US 4933651 A
Disclosed is a device to combine or divide the power values of electromagnetic signals and, more particularly, a device of the radial mode. In a combiner/divider which comprises two metallic disks defining an annular space of propagation, each channel is separated from the adjacent channel by a radial slot which is placed in the lower disk and extends from the central aperture to the peripheral ring. Furthermore, each channel thus defined has a radial ridge. The invention can be applied to transmitters, notably those used in radars.
1. A multichannel combiner/divider for microwave signals at a wavelength b, comprising:
a pair of substantially circular metallic disks, superimposed in space one over the other, so as to define a closed cavity having a central circular aperture receiving an input coaxial line and having a plurality of N radial channels each communicating at one end with said central aperture and having an opposite end;
a peripheral ring fixed to the upper and lower disks, said ring carrying a plurality of N couplers with each coupler having a corresponding coaxial line to which said opposite ends of said radial channels are in communication;
N corresponding internal couplers with one corresponding to each external coaxial line, said internal couplers being placed at regular intervals on said ring;
wherein each of said channels is provided with a radial radiation concentrating ridge essentially centered inside the channel and extending from about the central aperture towards the corresponding coupler and wherein each channel is provided with a pair of radial slots arranged on either side of the coupler of said channel, each of said pair of lateral slots being placed between adjacent channels.
2. A combiner/divider according to claim 1, wherein each radial slot has a length close to b/4 or to a whole number multiple of b/4,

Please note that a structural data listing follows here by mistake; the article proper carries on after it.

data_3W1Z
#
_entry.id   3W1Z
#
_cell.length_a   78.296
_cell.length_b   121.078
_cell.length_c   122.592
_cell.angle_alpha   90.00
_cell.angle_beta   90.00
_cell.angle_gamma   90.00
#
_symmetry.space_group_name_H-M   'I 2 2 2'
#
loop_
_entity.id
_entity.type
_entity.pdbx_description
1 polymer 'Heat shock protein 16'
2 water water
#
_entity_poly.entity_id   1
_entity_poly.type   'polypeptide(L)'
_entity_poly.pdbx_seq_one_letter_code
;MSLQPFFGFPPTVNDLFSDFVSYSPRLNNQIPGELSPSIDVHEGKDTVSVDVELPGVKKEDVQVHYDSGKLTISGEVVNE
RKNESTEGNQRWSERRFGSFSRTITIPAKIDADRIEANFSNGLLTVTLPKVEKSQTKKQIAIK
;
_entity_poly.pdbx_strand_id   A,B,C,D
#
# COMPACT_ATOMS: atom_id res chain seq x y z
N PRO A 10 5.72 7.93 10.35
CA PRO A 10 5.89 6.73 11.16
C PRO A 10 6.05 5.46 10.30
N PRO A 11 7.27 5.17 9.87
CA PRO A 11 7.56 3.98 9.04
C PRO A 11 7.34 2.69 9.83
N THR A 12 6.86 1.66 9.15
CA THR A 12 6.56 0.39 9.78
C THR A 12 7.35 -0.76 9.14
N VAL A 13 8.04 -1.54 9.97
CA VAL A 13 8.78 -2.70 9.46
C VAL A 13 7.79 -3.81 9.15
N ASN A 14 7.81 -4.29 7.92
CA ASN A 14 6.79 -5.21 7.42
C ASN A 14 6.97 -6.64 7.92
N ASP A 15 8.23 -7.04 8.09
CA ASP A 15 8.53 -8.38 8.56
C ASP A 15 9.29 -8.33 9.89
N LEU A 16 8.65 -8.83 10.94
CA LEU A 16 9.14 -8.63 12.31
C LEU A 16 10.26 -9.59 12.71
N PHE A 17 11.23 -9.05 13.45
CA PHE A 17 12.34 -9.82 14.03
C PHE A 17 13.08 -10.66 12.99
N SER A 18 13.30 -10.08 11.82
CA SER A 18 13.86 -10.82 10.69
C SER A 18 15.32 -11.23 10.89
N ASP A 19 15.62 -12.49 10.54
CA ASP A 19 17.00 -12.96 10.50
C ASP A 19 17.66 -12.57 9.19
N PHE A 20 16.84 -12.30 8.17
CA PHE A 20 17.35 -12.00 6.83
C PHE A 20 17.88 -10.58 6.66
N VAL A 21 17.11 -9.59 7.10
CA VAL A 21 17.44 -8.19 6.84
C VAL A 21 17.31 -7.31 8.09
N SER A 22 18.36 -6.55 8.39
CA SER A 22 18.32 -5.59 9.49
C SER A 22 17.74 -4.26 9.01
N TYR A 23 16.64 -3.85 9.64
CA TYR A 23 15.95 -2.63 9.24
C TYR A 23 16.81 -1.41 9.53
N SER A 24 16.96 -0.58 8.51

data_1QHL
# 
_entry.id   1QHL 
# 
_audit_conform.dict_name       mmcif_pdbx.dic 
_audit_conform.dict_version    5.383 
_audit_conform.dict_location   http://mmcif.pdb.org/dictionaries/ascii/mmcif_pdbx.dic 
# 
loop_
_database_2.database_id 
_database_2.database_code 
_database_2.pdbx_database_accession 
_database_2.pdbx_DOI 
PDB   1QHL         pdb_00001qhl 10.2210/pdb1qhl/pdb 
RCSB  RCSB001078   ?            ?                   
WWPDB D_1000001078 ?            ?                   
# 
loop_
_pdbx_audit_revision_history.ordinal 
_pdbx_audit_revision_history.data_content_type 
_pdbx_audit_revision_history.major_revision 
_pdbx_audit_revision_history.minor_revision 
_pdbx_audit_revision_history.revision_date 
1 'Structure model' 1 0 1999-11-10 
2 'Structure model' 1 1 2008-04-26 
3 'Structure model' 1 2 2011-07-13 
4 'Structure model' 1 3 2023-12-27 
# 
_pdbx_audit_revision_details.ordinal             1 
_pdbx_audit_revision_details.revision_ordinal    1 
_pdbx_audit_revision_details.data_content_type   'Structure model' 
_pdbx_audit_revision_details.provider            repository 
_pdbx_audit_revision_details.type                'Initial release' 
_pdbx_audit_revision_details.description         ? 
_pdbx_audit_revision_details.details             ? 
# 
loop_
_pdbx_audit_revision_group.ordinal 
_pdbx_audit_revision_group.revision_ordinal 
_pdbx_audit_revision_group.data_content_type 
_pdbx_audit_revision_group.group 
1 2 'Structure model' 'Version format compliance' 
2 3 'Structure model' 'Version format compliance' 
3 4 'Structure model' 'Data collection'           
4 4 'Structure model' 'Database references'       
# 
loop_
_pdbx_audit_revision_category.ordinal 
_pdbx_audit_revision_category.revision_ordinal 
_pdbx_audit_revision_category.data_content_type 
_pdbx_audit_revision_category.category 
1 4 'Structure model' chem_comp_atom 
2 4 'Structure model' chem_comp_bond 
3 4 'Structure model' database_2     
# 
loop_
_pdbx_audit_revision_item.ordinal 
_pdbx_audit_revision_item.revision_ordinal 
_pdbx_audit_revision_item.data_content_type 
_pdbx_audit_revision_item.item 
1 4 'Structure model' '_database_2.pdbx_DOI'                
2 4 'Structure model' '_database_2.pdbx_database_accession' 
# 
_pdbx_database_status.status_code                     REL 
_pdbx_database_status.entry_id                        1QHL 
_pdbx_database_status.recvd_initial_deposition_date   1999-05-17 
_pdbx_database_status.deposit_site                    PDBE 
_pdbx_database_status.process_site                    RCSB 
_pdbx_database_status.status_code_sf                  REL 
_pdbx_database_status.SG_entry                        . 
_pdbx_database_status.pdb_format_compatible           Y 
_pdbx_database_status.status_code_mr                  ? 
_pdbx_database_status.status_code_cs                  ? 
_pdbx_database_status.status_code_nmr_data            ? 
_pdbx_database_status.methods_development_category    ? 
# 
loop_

3. A combiner/divider according to claim 2, wherein the slots have a length close to a whole number multiple of b/4, the edges of each radial slot being connected by resistors placed at distances of b/4 from one another.
4. A combiner/divider according to claim 1, wherein the radial ridge is fixed to at least one disk.
5. A combiner/divider according to claim 1, wherein the height of the radial ridge is smaller than the distance e between the circular disks.
6. A combiner/divider according to claim 1, wherein the height of the radial ridge is variable.
7. A combiner/divider according to claim 1, wherein the coupler is formed by an L-shaped blade, one branch of which is fixed to one of the two disks while the other branch is electrically connected to the central conductor of the coaxial line.
8. A combiner/divider according to claim 7, wherein the blade has a central ridge in the extension of the radial ridge of the transmission channel.
9. A combiner/divider according to claim 8, wherein the radial ridge of the blade of the coupler has an inclined edge, the height of which decreases towards the periphery.
10. A combiner/divider according to claim 1, wherein the radial slots on one of the two disks do not extend to the central aperture and wherein the other disk has radial slots placed in the vertical planes of the radial slots of the first disk.
11. A combiner/divider according to claim 10, wherein the radial slots of the other disk partly cover the radial slots of the first disk.
12. A combiner/divider according to claim 1, comprising means to absorb the microwave energy radiated by the radial slots.
1. Field of the Invention
The invention concerns devices for the summation or combination of N equiphase and equiamplitude microwave signals coming from N power amplifiers or channels. It also concerns these same devices wherein a microwave signal is distributed or divided identically on N channels or paths.
The last power stages of microwave transmitters, notably those used in radars, are increasingly being made by means of semiconductor devices. Since the power given by the semiconductors has not yet attained that of the tubes, there is provision for combining the output signals from several identical channels to obtain the required power by addition. This combination or summation can be achieved in different ways.
2. Description of the Prior Art
One of these ways consists in the use of a structure of the cascade-connected couplers type as shown in FIG. 1. This structure has, for example, a number k of series-mounted couplers/dividers Dk to Dl which divide the input power Pe in the ratios of 1/k and k/k+1 so as to divert a signal with a power of Pe/k+1 to an amplifier Ak with a gain G and a signal with a power of kPe/k+1 to the input of the next coupler.
The amplified signals are recombined by means of k couplers/combiners or adders, Cl to Ck, which have the same ratio, as defined above, for the couplers/dividers Dl to Dk, so as to add up the signals which are applied to their two inputs.